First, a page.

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John H. Johnson. One mile west of Dewey, in Washington County, is located the handsome and well cultivated farm belonging to John H. Johnson, a progressive and enterprising farmer, who, with the exception of several years spent in Texas, has been a resident of this property for thirty-three years. He has watched and participated in the great growth and development of this region, and has seen the virgin prairies blossom forth into productive fields of grain, dotted here and there with oil wells, the product of which is making the fortunate owners of land here wealthy.
Mr. Johnson is a native of Kentucky, born in Laurel County, December 8, 1865, and is a son of Wesley N. and Martha Ann (Sparks) Johnson, natives of the same state and county. The parents were born, reared and educated in Kentucky, where they were married, and about the year 1875 set out for the West and settled in Northern Texas, on the plains. There the father carried on stock raising until the fall of the year of President Garfield’s assassination, 1881, when the family removed to the Cherokee Nation, the parents continuing to reside here until their death. They passed away during the same year, 1894, the father in March, when fifty-eight years of age, and the mother in September, aged sixty-one years. Mr. Johnson was a farmer and stock-raiser, was successful in the accumulation of a competence, and had the respect and esteem of his fellow-citizens in whatever community he resided. He and his wife were the parents of eight children, namely: James, who died at the age of sixteen years; H. G., a resident of Oklahoma; William, who resides in Texas; John H., of this notice; Lucy, whose home is in Arkansas; Julia, residing at Bartlesville, Oklahoma; Cyrus, who lives in Osage County, this state; and Eliza, whose death occurred when she was an infant.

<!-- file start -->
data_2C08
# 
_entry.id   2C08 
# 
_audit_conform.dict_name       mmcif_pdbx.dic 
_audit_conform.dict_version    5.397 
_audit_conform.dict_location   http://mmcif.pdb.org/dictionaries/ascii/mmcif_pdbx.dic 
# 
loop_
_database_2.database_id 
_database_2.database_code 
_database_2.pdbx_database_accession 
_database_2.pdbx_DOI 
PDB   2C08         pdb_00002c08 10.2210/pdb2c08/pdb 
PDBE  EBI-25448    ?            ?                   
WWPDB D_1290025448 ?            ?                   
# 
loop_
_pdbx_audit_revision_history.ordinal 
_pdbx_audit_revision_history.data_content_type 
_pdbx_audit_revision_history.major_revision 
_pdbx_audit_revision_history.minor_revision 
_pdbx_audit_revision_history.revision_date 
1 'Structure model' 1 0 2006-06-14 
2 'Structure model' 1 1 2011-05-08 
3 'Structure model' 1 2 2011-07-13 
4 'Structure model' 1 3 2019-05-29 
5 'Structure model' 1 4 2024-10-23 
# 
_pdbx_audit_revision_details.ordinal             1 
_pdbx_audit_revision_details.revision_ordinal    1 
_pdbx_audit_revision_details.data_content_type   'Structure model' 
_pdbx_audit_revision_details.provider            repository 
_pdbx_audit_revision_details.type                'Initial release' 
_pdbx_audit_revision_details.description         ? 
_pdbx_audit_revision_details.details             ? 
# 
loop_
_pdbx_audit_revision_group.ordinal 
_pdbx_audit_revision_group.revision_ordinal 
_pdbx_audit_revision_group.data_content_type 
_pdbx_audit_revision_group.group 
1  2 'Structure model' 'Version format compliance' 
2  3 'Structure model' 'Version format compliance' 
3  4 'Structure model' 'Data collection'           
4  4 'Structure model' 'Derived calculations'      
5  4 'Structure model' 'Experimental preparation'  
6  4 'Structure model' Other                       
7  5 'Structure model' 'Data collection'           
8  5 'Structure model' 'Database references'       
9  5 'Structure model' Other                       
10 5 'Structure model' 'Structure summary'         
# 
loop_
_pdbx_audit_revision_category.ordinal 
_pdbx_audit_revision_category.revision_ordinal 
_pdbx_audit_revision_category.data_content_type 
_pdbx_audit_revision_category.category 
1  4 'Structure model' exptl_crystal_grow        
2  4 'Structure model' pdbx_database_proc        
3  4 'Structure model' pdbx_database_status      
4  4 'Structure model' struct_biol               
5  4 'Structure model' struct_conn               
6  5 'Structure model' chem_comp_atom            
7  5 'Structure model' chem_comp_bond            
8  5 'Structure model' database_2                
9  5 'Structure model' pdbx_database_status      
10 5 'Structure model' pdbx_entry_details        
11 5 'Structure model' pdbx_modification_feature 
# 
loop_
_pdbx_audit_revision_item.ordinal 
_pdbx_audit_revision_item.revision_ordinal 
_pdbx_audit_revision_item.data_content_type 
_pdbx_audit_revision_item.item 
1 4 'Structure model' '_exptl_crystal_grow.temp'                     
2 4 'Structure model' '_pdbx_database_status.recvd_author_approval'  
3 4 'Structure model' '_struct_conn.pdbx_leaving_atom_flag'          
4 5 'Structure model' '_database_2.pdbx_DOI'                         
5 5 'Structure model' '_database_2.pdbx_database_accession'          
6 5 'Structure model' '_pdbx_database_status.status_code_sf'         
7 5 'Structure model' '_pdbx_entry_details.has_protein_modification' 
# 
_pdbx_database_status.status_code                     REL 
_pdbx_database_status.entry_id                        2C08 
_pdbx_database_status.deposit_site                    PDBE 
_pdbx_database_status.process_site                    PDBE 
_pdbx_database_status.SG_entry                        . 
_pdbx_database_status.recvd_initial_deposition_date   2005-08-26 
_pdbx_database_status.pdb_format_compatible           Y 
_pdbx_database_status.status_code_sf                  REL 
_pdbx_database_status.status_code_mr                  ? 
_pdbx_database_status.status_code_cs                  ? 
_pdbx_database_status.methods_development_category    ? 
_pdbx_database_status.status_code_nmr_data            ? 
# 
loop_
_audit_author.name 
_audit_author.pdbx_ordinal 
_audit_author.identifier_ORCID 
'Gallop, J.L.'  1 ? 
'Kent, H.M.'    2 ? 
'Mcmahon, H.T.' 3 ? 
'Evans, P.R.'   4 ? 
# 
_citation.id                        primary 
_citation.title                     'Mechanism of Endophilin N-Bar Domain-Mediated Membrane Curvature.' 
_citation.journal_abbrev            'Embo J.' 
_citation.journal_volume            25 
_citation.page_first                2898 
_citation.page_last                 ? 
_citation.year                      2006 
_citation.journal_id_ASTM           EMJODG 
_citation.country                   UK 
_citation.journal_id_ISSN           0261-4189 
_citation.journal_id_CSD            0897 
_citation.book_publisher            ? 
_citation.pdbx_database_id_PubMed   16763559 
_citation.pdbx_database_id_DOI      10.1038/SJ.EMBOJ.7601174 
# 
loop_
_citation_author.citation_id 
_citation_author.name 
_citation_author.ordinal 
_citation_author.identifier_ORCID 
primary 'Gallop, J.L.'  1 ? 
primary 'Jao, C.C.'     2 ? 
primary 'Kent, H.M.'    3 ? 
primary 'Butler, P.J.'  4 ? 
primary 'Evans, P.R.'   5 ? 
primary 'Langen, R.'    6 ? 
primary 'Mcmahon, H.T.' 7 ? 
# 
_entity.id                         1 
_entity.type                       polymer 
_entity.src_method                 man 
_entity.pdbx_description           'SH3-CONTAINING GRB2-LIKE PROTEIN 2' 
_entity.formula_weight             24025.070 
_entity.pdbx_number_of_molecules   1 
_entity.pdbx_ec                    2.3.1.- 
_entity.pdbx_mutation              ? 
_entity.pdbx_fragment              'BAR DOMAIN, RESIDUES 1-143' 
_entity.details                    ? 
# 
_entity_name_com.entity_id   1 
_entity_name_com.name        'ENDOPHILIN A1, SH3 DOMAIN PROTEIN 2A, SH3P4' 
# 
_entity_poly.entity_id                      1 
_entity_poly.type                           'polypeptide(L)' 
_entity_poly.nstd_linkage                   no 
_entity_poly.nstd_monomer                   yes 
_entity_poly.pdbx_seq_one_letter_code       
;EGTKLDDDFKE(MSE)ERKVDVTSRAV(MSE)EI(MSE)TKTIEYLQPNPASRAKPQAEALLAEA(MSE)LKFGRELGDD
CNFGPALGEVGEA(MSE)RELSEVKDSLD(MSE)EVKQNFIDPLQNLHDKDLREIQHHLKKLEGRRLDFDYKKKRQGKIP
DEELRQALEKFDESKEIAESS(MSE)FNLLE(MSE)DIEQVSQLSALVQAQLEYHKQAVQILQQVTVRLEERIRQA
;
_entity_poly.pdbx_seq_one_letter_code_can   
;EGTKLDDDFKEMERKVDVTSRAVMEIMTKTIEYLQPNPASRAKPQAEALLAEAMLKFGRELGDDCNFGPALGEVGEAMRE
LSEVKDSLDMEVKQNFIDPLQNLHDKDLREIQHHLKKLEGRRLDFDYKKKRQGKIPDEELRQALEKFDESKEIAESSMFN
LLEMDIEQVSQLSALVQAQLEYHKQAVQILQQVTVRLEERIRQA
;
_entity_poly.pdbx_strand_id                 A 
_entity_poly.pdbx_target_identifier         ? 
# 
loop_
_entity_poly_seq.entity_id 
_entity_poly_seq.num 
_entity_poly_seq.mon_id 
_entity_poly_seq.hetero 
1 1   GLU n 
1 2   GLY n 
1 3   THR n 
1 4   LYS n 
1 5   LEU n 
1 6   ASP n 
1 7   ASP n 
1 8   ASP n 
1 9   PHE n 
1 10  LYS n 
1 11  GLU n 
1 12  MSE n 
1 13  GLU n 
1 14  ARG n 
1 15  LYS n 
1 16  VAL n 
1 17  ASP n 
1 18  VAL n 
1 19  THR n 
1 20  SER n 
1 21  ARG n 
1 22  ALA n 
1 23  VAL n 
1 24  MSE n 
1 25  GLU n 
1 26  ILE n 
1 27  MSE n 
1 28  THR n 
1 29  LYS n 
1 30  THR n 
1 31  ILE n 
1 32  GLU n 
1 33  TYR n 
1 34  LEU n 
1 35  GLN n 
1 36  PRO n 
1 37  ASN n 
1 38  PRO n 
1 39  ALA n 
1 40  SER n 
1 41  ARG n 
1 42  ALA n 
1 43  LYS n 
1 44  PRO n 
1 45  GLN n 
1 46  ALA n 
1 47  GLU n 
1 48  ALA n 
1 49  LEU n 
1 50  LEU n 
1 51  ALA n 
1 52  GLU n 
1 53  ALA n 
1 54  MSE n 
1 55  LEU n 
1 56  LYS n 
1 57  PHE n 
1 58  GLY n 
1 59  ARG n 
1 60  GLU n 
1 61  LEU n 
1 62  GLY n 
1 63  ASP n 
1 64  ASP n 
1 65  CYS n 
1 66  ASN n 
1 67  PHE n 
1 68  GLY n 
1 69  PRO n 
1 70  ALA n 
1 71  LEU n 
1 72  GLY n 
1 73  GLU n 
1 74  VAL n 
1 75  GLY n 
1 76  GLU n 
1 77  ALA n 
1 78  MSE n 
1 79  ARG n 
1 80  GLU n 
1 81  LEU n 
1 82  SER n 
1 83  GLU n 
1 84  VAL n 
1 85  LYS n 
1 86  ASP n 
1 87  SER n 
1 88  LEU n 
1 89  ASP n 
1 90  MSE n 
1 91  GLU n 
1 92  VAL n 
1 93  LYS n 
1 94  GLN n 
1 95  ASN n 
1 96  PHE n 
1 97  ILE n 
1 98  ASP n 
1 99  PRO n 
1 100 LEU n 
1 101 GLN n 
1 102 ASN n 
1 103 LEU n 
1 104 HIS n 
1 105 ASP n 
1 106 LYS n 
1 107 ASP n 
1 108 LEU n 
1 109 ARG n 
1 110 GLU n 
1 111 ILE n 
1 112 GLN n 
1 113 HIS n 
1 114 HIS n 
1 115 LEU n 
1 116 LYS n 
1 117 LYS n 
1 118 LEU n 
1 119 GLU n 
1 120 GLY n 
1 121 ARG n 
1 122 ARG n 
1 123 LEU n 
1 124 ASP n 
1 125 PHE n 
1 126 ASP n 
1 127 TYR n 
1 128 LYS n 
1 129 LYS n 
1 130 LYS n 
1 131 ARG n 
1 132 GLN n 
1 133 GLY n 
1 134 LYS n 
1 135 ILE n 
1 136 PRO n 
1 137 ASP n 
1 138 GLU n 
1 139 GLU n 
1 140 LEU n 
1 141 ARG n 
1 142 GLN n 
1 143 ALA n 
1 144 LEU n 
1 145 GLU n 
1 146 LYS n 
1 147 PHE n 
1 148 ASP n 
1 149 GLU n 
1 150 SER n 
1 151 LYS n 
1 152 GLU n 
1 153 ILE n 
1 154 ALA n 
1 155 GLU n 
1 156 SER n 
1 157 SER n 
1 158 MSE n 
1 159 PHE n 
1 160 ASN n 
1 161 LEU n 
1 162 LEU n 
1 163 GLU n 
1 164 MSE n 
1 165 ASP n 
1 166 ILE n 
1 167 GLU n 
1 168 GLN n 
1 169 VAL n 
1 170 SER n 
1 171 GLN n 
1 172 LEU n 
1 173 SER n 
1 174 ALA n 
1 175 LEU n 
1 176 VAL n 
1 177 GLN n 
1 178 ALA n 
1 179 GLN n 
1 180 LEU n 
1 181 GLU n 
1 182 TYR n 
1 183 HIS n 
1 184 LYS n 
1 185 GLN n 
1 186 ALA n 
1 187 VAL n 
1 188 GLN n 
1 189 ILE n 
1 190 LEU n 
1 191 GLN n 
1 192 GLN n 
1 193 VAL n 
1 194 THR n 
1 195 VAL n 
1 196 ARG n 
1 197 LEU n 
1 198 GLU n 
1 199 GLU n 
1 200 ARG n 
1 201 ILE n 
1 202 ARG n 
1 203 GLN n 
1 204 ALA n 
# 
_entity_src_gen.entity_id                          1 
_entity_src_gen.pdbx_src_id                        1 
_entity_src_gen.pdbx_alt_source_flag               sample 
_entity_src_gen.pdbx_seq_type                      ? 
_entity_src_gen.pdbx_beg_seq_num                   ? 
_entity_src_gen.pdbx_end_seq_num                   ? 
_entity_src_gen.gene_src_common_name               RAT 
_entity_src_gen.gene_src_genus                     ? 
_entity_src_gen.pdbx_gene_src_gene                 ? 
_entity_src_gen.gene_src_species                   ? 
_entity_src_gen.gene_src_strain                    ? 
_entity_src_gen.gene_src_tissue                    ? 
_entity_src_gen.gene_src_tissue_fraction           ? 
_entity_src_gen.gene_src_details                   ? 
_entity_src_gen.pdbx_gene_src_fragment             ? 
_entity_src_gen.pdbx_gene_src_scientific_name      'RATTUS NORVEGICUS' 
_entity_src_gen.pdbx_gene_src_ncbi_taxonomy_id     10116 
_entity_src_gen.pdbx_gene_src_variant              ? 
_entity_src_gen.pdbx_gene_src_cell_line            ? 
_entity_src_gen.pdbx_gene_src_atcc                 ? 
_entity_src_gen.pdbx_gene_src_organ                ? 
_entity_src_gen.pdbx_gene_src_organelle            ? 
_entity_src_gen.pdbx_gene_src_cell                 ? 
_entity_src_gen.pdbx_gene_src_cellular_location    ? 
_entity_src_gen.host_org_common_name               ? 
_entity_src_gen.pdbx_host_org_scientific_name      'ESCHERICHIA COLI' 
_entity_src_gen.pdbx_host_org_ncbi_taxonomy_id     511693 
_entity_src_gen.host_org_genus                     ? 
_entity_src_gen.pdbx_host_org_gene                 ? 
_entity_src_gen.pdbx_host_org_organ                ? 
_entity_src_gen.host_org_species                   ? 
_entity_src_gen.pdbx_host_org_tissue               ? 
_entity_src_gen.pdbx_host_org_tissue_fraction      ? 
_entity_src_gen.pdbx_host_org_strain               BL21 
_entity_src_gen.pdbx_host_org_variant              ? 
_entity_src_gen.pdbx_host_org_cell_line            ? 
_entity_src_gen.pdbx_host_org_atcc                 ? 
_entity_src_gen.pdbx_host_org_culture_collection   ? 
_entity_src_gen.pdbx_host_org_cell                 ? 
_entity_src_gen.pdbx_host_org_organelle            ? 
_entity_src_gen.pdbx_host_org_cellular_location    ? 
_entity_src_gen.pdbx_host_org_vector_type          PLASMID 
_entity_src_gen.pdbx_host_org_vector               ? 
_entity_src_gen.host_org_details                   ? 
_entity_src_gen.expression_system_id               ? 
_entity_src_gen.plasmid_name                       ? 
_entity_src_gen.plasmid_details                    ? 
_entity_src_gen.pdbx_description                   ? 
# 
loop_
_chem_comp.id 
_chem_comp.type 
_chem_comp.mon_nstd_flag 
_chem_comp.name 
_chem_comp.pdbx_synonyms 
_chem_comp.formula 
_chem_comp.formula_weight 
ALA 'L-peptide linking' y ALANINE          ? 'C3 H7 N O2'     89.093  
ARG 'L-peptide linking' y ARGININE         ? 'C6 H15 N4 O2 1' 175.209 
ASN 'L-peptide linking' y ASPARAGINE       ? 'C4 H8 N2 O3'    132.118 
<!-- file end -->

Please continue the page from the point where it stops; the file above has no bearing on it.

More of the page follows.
As before stated, John H. Johnson has been a resident of his present property for thirty-three years, and here has devoted himself to farming and stock raising. He was given a public school education in his youth and grew up as an agriculturist, and at the present time has an eighty-acre tract, located one mile west of Dewey, in Washington County. Here he has made numerous improvements, including a substantial set of modern improvements, and aside from general farming operations is selling the oil from his eight wells. He was married in 1891 to Miss Jennie Carr, who was born in the Cherokee Nation, on the Caney River, December 31, 1869, daughter of N. F. Carr, a sketch of whose career will be found on another page of this work. Mrs. Johnson and her children have their allotment of land, so that the family in all owns 530 acres, this being all in one body with the exception of eighty acres and sixty acres, both tracts adjoining Dewey. Mr. Johnson’s oldest son is cultivating eighty acres of this land, while Mr. Johnson is in charge of the operations on the rest of the property. There are seven children in the family: Frank, who married Myrtle Keener, and his one child, Anna Charlotte; Edith, the wife of P. G. McWhorter, carrying on operations with Mr. Johnson, has one child, Windell; and Roy, Flora, Annie, Paul and Lelia, all living with their parents. Eva Beatrice died when three months old.
Mrs. Johnson, a woman of many attainments, was brought up under Christian influences, and like her mother is a church and fraternal worker. She belongs to the Baptist Church, and is a member of Dewey Chapter, Order of the Eastern Star, the Rebekahs at Dewey, and the Woodmen’s Circle. She is well educated, having attended the public schools, as ’ well as having been a student at the Cherokee Female Seminary at Tahlequah for two years. Mr. Johnson is also interested in fraternal work, and belongs to the Independent Order of Odd Fellows, lodge and encampment, the Knights of Pythias, the A. H. T. A., and the Woodmen of the World. He is a republican in his political views, and while he has not sought public preferment, has always been a staunch supporter of movements making for civic reform and betterment.